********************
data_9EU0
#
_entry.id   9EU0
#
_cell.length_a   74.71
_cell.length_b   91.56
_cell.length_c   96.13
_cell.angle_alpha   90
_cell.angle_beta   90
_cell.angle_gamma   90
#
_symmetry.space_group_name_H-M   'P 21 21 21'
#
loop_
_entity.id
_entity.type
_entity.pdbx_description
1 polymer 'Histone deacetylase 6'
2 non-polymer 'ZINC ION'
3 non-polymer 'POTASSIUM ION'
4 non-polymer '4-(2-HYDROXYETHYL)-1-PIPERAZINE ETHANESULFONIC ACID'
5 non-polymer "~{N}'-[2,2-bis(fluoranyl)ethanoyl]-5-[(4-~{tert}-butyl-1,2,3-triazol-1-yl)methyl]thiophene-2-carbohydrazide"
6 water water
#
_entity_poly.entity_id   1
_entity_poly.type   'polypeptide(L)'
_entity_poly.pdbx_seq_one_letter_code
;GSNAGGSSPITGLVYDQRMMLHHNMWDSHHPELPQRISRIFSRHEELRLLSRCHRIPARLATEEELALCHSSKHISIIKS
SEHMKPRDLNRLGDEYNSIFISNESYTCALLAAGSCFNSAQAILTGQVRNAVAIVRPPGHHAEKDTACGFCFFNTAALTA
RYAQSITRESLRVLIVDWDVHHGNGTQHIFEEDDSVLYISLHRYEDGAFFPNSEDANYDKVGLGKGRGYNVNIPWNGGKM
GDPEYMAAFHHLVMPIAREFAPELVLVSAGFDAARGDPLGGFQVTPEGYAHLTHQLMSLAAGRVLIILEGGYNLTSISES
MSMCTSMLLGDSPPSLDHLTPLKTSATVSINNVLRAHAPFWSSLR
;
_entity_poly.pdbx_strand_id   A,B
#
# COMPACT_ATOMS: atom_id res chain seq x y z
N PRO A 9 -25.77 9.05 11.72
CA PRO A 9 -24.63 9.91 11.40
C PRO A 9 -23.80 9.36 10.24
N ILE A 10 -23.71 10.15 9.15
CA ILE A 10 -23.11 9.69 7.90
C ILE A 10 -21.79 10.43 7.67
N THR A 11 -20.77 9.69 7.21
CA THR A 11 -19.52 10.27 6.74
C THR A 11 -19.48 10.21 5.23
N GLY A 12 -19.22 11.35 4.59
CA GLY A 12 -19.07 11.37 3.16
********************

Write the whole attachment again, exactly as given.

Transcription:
data_9EU0
#
_entry.id   9EU0
#
_cell.length_a   74.71
_cell.length_b   91.56
_cell.length_c   96.13
_cell.angle_alpha   90
_cell.angle_beta   90
_cell.angle_gamma   90
#
_symmetry.space_group_name_H-M   'P 21 21 21'
#
loop_
_entity.id
_entity.type
_entity.pdbx_description
1 polymer 'Histone deacetylase 6'
2 non-polymer 'ZINC ION'
3 non-polymer 'POTASSIUM ION'
4 non-polymer '4-(2-HYDROXYETHYL)-1-PIPERAZINE ETHANESULFONIC ACID'
5 non-polymer "~{N}'-[2,2-bis(fluoranyl)ethanoyl]-5-[(4-~{tert}-butyl-1,2,3-triazol-1-yl)methyl]thiophene-2-carbohydrazide"
6 water water
#
_entity_poly.entity_id   1
_entity_poly.type   'polypeptide(L)'
_entity_poly.pdbx_seq_one_letter_code
;GSNAGGSSPITGLVYDQRMMLHHNMWDSHHPELPQRISRIFSRHEELRLLSRCHRIPARLATEEELALCHSSKHISIIKS
SEHMKPRDLNRLGDEYNSIFISNESYTCALLAAGSCFNSAQAILTGQVRNAVAIVRPPGHHAEKDTACGFCFFNTAALTA
RYAQSITRESLRVLIVDWDVHHGNGTQHIFEEDDSVLYISLHRYEDGAFFPNSEDANYDKVGLGKGRGYNVNIPWNGGKM
GDPEYMAAFHHLVMPIAREFAPELVLVSAGFDAARGDPLGGFQVTPEGYAHLTHQLMSLAAGRVLIILEGGYNLTSISES
MSMCTSMLLGDSPPSLDHLTPLKTSATVSINNVLRAHAPFWSSLR
;
_entity_poly.pdbx_strand_id   A,B
#
# COMPACT_ATOMS: atom_id res chain seq x y z
N PRO A 9 -25.77 9.05 11.72
CA PRO A 9 -24.63 9.91 11.40
C PRO A 9 -23.80 9.36 10.24
N ILE A 10 -23.71 10.15 9.15
CA ILE A 10 -23.11 9.69 7.90
C ILE A 10 -21.79 10.43 7.67
N THR A 11 -20.77 9.69 7.21
CA THR A 11 -19.52 10.27 6.74
C THR A 11 -19.48 10.21 5.23
N GLY A 12 -19.22 11.35 4.59
CA GLY A 12 -19.07 11.37 3.16